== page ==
I dipped in and out of Marmalade, but the sessions I made it to seemed to lead continually back to the same points - the world would be a better place if we recognised where true value lies, if we genuinely valued people, and if we were able to live lives and pursue careers with our values at the heart; and these fundamentals shouldn’t have to be compromised in the name of business.
The people I met and organisations I learnt about left me with a real sense that business can no longer ride roughshod over people and the environment in the pursuit of dizzying financial success. Too many people are becoming disillusioned with the promised benefits of business as it currently operates and, crucially, people are proving there is another way. Marmalade kept demonstrating that through the development of innovative, exciting and sustainable products, through business models that provide jobs and that make the world a better place, communities can thrive and society can benefit.
However, I couldn’t help then seeing the implications of such a stance in the wider political and economic landscape. These organisations, wonderful as they are, are still tinkering at the edges in terms of impact. They face colossal odds in a landscape where politics colludes with the market in championing the virtue of profit despite the ravages of inequality and the wide ranging consequences of environmental and climate change. Not to mention the less tangible consequences for people and places; disintegrated communities, stress, isolation and loneliness that materialism and the fight to the top cannot solve, and indeed, likely, exacerbate to our own detriment.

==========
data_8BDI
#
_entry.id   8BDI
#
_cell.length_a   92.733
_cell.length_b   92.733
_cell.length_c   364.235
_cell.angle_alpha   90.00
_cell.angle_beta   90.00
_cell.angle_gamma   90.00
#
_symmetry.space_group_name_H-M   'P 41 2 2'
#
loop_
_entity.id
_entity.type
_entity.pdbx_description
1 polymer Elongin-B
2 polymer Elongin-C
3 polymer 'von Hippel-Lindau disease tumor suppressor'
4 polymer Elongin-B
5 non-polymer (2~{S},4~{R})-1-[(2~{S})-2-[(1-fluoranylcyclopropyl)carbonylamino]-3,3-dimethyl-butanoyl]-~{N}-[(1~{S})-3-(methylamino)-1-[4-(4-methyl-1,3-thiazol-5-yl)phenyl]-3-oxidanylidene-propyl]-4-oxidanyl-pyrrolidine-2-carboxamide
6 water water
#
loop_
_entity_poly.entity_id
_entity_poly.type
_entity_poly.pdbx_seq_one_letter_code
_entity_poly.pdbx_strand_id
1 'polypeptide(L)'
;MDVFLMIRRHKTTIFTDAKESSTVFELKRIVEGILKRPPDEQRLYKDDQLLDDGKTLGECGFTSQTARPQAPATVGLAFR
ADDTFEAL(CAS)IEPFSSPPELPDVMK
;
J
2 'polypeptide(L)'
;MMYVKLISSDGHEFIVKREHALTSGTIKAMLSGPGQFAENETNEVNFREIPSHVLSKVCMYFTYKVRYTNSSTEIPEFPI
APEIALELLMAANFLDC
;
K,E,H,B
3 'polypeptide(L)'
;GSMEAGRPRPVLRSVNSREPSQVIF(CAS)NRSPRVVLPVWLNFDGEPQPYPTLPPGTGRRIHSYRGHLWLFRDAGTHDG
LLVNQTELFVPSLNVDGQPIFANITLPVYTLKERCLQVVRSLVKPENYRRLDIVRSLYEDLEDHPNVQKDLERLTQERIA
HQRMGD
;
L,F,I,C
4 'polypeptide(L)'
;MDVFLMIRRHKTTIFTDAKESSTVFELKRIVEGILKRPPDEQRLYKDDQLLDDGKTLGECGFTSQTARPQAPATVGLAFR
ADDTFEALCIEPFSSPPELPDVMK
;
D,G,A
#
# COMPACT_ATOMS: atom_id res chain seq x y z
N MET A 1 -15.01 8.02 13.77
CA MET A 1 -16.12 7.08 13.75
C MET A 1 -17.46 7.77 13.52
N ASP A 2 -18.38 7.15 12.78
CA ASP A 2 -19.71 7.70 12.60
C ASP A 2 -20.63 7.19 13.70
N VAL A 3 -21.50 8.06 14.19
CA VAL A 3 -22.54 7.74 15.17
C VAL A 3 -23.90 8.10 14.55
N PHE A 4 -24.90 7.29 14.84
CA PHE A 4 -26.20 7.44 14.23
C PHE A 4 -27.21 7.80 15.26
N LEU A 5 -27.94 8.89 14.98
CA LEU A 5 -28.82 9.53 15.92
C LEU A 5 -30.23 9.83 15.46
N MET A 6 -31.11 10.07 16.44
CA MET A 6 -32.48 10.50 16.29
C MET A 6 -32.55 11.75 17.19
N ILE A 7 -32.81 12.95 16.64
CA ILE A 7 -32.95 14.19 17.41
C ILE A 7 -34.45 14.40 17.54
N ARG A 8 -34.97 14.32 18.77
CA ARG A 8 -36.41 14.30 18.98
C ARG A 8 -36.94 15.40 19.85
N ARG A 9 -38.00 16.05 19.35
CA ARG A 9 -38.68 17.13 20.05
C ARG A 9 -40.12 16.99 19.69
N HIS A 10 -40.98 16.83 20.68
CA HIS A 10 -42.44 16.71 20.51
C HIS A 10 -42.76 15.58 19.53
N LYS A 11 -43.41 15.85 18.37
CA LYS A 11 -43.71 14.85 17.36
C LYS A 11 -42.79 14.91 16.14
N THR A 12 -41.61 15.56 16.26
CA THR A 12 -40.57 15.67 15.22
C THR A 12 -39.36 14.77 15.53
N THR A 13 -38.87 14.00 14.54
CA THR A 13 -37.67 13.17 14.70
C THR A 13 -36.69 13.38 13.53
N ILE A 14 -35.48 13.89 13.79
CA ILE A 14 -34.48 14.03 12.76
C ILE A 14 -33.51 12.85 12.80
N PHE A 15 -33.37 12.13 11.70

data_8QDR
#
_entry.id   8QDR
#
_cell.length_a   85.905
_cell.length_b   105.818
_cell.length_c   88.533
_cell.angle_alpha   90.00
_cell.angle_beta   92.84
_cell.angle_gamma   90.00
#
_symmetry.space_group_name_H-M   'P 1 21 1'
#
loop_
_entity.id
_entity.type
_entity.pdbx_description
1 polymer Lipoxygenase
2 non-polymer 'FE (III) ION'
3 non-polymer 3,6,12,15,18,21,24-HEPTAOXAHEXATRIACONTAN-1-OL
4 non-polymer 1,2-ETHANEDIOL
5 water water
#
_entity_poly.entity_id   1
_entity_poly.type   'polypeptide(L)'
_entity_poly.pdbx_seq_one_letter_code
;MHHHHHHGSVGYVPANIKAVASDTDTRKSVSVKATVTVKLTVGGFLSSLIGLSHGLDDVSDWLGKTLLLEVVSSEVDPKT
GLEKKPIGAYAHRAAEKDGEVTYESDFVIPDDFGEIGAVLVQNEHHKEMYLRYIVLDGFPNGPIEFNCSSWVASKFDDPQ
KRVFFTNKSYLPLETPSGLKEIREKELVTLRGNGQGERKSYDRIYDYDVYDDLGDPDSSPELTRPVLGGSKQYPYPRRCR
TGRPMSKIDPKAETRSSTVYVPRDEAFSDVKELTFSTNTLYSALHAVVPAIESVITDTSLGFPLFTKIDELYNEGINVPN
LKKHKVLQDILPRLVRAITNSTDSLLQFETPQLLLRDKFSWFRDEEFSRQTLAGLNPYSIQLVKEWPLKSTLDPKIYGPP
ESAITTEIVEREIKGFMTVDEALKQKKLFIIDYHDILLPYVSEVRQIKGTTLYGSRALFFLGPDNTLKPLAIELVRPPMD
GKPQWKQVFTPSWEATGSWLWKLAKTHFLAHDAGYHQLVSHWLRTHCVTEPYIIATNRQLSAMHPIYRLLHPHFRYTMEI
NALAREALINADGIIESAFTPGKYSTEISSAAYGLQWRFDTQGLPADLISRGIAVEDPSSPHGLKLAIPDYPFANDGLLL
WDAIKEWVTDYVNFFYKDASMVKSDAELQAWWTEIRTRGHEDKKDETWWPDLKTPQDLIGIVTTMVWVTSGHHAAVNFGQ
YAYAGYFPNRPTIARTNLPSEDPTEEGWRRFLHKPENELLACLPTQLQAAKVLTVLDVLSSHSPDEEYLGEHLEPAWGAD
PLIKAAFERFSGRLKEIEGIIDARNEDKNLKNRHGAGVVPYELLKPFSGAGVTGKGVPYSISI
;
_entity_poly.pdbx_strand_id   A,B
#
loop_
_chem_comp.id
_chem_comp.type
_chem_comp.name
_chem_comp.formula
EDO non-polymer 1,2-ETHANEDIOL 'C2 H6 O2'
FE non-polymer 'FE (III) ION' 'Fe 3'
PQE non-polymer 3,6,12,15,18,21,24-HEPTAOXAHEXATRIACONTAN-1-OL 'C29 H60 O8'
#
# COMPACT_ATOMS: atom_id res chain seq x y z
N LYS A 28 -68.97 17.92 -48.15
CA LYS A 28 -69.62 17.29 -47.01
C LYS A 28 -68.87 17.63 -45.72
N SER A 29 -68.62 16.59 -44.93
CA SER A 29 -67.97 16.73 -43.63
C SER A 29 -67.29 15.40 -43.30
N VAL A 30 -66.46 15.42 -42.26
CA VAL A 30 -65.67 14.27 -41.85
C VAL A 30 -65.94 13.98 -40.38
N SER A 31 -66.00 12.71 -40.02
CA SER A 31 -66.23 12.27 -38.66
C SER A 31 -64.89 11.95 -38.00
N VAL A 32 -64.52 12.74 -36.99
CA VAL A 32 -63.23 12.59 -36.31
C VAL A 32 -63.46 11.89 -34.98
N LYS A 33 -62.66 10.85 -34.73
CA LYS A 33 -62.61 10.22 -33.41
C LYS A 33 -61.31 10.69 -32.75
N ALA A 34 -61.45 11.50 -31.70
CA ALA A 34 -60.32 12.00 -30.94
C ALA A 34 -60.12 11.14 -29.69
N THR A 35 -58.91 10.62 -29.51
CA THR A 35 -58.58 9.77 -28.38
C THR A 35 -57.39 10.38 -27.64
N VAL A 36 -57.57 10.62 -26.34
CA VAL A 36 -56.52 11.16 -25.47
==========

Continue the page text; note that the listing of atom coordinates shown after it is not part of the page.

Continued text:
Nevertheless, I feel emboldened by being surrounded by more and more people dedicated to proving the business case for organisations that step more gently in the communities around them. All of this is reflected wonderfully at Marmalade where people are seeking to make real change, and to craft lives and livelihoods where profit is a means to achieving other, worthier aims and ideals, rather than an end of itself. It’s an unusual space, and an inspiring one.